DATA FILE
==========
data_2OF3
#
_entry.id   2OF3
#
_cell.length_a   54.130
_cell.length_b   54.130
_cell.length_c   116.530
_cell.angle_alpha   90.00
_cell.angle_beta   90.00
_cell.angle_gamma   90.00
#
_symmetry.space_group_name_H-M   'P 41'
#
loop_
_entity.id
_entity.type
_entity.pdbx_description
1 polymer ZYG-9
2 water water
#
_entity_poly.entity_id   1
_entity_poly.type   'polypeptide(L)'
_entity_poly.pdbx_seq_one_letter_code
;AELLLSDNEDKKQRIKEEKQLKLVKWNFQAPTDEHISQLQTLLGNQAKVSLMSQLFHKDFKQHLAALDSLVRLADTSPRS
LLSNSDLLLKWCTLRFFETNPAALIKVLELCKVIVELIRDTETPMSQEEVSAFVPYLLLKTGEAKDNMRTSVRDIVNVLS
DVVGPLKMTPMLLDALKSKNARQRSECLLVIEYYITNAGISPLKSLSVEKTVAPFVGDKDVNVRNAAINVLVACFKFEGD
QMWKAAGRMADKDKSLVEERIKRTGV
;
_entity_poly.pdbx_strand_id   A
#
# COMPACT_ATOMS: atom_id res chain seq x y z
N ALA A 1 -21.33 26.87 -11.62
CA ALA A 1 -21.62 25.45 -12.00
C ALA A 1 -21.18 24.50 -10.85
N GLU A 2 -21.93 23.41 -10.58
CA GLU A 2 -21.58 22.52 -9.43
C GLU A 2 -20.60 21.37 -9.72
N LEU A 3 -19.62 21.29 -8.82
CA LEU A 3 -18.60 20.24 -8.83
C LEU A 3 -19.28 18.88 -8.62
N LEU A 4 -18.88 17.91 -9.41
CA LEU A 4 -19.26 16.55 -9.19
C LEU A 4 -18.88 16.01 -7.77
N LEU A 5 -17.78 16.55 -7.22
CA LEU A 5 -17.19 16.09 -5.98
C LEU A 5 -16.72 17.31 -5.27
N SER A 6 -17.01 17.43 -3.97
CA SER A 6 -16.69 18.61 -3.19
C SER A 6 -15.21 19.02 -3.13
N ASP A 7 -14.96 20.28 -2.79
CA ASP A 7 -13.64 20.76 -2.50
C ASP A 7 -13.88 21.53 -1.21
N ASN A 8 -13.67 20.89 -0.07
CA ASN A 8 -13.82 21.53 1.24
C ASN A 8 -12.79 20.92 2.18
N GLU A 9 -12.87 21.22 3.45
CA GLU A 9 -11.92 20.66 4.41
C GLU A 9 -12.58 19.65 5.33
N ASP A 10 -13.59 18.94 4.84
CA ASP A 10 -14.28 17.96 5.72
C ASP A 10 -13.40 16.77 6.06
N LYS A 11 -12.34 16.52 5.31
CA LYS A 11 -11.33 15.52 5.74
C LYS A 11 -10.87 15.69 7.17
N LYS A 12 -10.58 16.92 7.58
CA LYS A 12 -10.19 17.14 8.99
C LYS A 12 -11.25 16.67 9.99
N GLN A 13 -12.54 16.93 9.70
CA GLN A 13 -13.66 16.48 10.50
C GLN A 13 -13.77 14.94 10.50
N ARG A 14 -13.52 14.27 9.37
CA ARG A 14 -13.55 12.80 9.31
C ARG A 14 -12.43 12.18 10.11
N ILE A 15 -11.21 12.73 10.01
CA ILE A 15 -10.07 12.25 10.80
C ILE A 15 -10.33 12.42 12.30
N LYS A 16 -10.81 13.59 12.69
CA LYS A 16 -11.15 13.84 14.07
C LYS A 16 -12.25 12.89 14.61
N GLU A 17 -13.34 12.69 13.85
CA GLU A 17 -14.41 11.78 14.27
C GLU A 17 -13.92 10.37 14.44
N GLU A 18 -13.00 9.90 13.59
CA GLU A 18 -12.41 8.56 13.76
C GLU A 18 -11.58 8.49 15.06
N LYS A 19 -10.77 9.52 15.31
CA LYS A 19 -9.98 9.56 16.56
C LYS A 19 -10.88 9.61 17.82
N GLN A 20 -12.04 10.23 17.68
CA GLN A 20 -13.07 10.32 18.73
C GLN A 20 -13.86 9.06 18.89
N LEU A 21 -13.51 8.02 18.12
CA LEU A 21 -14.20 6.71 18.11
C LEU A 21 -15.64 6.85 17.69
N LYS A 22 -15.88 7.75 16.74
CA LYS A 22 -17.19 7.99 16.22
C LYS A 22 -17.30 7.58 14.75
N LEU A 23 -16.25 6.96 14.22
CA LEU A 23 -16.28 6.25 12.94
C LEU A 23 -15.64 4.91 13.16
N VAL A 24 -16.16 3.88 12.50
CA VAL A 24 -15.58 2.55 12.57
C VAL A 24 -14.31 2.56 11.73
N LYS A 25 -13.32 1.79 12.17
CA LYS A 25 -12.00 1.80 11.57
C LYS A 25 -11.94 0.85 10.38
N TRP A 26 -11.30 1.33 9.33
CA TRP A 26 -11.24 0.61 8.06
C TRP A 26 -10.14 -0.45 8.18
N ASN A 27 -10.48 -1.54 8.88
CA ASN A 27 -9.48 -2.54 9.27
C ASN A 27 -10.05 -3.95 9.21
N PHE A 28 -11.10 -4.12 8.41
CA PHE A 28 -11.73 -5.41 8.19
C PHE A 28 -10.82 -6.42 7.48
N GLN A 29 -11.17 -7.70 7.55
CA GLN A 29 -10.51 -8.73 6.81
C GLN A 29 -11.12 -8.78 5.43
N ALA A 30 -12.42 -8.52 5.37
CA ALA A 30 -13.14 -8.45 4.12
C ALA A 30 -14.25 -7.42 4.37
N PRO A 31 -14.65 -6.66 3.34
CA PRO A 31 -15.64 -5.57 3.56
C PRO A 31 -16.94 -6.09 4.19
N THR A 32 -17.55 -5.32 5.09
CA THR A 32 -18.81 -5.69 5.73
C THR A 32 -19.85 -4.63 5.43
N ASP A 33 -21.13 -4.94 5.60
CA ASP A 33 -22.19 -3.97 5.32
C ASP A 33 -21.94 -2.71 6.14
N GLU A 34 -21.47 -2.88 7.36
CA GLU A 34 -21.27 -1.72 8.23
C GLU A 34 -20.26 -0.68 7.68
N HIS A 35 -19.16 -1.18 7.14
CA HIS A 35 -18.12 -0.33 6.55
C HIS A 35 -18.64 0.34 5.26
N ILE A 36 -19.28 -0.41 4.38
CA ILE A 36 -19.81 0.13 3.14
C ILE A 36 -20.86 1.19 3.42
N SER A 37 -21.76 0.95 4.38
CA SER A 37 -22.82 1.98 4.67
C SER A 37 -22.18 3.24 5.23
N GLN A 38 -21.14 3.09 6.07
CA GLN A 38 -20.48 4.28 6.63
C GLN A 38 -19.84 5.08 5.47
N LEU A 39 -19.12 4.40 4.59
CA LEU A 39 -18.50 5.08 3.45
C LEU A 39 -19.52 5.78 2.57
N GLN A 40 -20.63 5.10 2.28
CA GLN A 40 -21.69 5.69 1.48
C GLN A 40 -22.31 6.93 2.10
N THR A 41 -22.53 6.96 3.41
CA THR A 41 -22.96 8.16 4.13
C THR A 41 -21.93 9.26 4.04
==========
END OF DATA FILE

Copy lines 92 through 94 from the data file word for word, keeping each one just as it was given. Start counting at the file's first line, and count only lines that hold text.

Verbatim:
N LEU A 21 -13.51 8.02 18.12
CA LEU A 21 -14.20 6.71 18.11
C LEU A 21 -15.64 6.85 17.69